Hermann Görings entire art collection comprised some 4,263 paintings, sculptures and tapestries. He planned to display them in the ‘Norddeutsche Galerie’, an art gallery which should be created after the war. The Norddeutsche Gallery was to be erected as an annex to Karinhall in the big forest of the Schorfheide, near Berlin. According to the website of the German Historical Museum, the following works by Arno Breker were part of the collection: ‘Morgenröte’ and ‘Schreitende’ (life size bronzes, both cast in Paris), ‘Anmut’ (marble) and a Horse-relief (high-relief, bronze, 125 x 100 cm, also cast in Paris).




       
Arno Breker
The Michelangelo of the Third Reich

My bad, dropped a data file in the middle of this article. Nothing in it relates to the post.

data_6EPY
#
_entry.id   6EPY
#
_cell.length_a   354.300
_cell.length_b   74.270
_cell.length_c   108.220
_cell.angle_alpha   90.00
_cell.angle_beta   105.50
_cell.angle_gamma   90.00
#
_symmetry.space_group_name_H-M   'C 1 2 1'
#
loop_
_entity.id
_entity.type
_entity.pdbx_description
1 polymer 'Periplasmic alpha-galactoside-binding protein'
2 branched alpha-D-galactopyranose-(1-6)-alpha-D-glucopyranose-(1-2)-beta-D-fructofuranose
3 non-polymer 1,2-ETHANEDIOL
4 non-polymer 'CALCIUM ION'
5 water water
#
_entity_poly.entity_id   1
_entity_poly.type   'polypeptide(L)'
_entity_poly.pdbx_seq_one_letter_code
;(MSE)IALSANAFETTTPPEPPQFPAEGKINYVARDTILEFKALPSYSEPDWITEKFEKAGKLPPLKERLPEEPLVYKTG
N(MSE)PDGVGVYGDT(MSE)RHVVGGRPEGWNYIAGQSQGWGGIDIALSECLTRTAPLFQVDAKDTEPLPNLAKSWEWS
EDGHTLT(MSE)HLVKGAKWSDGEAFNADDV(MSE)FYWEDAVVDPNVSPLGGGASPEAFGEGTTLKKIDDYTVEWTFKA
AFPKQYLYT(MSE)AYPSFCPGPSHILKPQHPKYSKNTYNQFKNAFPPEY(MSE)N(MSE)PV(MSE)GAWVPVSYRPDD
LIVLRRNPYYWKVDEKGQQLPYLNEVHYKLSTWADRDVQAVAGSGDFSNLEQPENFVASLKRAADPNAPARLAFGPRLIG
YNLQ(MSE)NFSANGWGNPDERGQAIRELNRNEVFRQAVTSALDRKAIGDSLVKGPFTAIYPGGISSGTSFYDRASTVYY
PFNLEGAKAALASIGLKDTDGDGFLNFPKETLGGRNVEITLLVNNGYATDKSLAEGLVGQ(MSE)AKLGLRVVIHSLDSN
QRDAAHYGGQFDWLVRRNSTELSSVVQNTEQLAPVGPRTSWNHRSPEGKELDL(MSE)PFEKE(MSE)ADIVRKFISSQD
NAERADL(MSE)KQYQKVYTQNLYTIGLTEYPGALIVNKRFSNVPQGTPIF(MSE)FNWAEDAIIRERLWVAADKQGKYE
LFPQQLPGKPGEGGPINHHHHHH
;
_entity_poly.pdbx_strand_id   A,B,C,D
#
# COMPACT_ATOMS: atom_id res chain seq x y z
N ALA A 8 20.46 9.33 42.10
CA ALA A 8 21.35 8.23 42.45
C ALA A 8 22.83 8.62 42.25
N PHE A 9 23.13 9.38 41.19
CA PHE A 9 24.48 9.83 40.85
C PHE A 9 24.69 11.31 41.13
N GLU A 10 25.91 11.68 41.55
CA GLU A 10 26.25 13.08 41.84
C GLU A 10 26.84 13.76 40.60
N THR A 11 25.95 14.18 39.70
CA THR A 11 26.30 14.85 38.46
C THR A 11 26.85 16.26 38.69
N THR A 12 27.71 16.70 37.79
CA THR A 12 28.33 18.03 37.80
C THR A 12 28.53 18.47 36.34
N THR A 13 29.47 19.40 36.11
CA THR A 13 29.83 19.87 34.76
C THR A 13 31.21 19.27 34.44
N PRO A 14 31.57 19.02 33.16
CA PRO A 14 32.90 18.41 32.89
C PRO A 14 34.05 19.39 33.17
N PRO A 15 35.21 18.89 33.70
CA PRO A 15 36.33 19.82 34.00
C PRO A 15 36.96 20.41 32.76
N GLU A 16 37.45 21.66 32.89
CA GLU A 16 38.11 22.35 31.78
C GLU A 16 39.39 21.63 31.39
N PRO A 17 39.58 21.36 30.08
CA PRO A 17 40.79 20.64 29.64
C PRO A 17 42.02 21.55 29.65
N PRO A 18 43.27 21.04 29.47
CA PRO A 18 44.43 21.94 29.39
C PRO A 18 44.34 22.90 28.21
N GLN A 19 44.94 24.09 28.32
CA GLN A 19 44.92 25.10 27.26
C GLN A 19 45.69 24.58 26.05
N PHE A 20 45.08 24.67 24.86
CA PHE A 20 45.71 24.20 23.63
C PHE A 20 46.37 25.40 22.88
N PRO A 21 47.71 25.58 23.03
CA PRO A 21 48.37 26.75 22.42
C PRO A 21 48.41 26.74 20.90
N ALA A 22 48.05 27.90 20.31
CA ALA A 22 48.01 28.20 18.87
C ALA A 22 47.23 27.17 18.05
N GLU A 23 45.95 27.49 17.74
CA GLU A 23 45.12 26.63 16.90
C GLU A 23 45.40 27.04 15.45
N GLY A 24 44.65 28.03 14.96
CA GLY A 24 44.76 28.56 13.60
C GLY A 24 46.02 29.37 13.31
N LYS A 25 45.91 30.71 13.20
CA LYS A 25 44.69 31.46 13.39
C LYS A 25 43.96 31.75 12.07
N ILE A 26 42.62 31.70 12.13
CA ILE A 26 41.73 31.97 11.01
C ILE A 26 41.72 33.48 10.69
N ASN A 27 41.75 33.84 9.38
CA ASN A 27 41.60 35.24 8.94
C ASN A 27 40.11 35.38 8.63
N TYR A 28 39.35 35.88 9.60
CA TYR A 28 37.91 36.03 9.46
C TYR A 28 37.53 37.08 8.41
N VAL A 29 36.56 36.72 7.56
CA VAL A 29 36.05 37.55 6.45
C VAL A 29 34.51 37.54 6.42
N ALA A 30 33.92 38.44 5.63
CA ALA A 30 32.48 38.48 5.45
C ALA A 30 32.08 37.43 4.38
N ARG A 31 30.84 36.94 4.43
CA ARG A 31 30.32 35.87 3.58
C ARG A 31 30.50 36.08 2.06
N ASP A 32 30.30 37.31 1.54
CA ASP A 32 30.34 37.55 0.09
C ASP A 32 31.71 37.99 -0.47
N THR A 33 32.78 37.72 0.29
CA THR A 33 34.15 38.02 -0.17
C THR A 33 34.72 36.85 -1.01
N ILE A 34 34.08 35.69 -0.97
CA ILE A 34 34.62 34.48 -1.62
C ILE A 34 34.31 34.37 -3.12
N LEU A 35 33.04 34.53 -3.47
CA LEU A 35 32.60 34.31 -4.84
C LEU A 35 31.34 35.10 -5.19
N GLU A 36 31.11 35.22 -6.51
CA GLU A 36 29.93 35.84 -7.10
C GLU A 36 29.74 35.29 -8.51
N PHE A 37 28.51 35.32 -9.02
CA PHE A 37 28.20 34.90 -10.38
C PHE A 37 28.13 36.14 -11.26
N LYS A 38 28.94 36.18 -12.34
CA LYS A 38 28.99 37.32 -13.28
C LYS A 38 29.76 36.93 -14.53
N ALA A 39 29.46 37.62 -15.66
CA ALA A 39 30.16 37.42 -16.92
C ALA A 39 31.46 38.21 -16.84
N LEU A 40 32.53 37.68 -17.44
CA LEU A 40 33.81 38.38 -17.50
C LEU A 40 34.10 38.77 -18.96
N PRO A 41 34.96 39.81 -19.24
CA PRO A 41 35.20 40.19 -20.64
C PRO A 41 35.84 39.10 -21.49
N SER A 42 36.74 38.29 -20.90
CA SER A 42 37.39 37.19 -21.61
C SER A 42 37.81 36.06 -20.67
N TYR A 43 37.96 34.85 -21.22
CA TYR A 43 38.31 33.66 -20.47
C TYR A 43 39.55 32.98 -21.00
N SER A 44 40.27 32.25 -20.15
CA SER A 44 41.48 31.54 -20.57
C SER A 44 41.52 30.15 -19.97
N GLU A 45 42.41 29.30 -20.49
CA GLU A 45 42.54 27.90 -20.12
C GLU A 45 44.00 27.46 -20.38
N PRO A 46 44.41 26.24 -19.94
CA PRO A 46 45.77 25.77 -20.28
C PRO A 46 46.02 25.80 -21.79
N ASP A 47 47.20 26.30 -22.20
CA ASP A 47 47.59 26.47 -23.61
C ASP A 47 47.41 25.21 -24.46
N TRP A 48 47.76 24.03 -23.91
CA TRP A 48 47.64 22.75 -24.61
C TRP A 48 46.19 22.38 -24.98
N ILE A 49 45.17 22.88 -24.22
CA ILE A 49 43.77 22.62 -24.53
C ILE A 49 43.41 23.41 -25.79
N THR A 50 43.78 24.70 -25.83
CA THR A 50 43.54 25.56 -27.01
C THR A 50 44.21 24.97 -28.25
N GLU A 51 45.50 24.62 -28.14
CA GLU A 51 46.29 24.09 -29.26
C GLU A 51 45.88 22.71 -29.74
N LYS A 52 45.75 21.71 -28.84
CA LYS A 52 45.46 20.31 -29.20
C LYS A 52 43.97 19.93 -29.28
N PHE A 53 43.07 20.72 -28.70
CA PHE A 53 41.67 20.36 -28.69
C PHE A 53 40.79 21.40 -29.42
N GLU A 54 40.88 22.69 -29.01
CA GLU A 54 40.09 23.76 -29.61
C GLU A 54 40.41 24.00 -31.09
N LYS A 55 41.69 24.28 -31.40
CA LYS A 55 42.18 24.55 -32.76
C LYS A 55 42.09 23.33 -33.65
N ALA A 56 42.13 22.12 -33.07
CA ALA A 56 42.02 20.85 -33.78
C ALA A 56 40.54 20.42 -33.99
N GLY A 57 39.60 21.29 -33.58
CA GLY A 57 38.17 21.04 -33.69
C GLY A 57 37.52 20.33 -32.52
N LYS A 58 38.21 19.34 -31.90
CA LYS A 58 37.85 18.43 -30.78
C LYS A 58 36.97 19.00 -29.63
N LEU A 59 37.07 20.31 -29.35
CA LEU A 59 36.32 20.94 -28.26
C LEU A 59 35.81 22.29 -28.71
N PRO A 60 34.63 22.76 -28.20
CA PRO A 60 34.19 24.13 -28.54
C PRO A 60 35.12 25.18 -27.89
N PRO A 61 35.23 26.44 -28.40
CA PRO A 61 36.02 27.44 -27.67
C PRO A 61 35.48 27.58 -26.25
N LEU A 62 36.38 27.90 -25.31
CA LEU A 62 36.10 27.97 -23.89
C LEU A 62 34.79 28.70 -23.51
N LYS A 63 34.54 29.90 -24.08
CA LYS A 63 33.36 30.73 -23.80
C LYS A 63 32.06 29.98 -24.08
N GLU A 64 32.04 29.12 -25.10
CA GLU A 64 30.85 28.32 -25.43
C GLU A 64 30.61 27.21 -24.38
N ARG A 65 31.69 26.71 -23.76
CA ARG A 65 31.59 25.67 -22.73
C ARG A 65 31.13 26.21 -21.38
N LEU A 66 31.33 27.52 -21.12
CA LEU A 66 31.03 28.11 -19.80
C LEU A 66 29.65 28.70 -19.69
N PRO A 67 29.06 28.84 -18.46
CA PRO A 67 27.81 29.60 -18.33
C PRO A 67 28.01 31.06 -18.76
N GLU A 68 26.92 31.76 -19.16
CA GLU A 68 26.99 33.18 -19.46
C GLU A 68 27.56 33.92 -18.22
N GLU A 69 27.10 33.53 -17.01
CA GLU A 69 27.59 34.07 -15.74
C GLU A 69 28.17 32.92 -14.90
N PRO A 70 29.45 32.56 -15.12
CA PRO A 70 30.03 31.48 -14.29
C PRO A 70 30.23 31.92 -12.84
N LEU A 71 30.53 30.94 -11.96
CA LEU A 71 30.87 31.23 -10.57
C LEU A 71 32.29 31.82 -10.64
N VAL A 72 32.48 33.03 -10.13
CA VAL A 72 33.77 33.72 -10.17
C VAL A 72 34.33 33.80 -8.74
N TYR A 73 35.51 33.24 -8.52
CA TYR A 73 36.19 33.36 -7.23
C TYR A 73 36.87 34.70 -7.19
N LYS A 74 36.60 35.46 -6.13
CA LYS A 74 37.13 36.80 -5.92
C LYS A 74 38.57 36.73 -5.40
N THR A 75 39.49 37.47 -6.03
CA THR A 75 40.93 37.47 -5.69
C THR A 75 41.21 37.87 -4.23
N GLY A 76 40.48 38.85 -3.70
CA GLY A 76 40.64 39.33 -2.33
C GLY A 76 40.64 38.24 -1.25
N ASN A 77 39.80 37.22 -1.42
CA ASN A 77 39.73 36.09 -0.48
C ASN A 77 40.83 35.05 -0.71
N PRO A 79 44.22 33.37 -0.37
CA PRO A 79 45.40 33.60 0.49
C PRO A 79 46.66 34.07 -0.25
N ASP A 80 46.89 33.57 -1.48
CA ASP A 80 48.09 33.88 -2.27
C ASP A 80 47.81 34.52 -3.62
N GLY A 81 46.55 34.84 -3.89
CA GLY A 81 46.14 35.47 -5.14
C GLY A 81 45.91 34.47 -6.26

Arno Breker (1900 – 1991) was a German sculptor, best known for his public works in Nazi Germany, which were endorsed by the authorities as the antithesis of degenerate art. During his time in Paris in the twenties and early thirties he was influenced by Jean Cocteau, Jean Renoir, Pablo Picasso and Aristide Maillol, who was later to describe Breker as 'Germany's Michelangelo'. He maintained personal relationships with Albert Speer and with Hitler. In 1937 Breker joined the Nazi Party and was made 'official state sculptor' by Hitler. He was given a large property and provided a studio with forty-three assistants. As main sculptor and more or less number one on the Gottbegnadeten list, he was exempted from military service. His twin sculptures The Party and The Army held a prominent position at the entrance to Albert Speer's new Reich Chancellery.